Jason Burkholder
Jason Burkholder


How to design your own custom font

type typography anatomy font attribute design jtb jason burkholder.jpg

Over a decade ago my aunt told me there’s a service that converts your handwriting into a type-able font . Back then it required printing out a form, filling out multiples of each letter by hand, snail-mailing it out, and waiting for god-knows-how-long. Now you can do it all in a day for free. Whether your motivations are personal or professional there are really powerful tools out there to help you create your very own font with minimal effort. Here’s what you might need for varying desired outcomes:

  1. For a personal level you only need a pencil and paper.

  2. For a professional level you need an understanding of the anatomy of typography.

  3. If you want it to be digital, you need a basic design software (Sketch or Illustrator)

  4. If you want to be able to type it on a keyboard, you need a font editing software (Calligraphr or Glyphs)

  5. If you want to sell it, you need a marketplace (Your website or Creative Marketplace)

You’ll learn how designing 4 good letters will get you 90% of the way towards a professional font. What you’re about to read isn’t a science as much as categories and exercises to produce a good font. Everyone’s process will vary greatly, and what works well for me could in fact be detrimental to you. Read ahead with your habits, skill-set, and bandwidth in mind. I’ve broken my experience down into 6 categories:

  1. Sketching

  2. Digitizing

  3. Replicating

  4. Playing

  5. Refining

  6. Exporting

Sketching (LCPX)

First realize that there are three basic shapes of font characters: [R]ectangular (EFHILT), [C]ircular (CGOQS), and [T]riangular (AVWXZ). All letters and numbers are constructed from these basic shapes and some by combinations of them ([R+T]: KMNY, [R+C]: BDJPU, [R+T+C]: R). The importance of noticing this is that if we design one letter from each basic shape [R, T, C] then we have the back bone to create the remaining letters in that shape before advancing to the shape combinations. Second, determine what type of font you want to make. If you are simply looking to digitize your handwriting, I’ve written a paragraph below about that. If you are going to design a professional digital font, the bulk of this post is for you my friend.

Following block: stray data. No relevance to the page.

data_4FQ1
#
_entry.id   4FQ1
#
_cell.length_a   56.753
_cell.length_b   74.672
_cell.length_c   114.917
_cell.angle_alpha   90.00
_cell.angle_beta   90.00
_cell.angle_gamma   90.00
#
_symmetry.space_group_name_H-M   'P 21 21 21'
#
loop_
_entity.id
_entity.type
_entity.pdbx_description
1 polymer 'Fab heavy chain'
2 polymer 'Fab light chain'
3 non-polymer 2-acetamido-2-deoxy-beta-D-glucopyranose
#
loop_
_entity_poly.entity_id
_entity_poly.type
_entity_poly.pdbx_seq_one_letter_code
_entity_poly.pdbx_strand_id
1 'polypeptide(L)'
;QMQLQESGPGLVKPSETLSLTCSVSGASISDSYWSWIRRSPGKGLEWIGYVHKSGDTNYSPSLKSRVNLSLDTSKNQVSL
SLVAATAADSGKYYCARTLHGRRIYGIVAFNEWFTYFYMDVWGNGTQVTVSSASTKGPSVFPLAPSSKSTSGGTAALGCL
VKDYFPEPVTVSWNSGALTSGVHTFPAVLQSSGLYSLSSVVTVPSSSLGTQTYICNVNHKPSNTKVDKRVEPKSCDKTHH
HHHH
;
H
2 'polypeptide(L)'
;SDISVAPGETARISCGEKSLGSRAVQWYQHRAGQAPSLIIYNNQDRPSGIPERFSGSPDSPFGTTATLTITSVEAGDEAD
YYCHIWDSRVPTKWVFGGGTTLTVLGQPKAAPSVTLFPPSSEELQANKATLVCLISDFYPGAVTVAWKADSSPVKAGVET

Sketches for California

Sketches for California

If your goal is a handwritten font I suggest writing standards (like a chalkboard). Using a black pen or heavy pencil, write each letter (and number) of the alphabet over and over without erasing. Write 10-15 “A’s” in down in a column, then 10-15 “B’s” and so on through Z’s and 9’s and any punctuation you would like to include. If you’d like to use measured guides to keep things even, draw your guides almost invisibly and make sure to use a very lightly colored pencil (like yellow or pink). This will make transferring it to the computer much easier. Writing your font in standards will give you a stock pile of letters to select from as well as refine your work through replication and playfulness. (see image)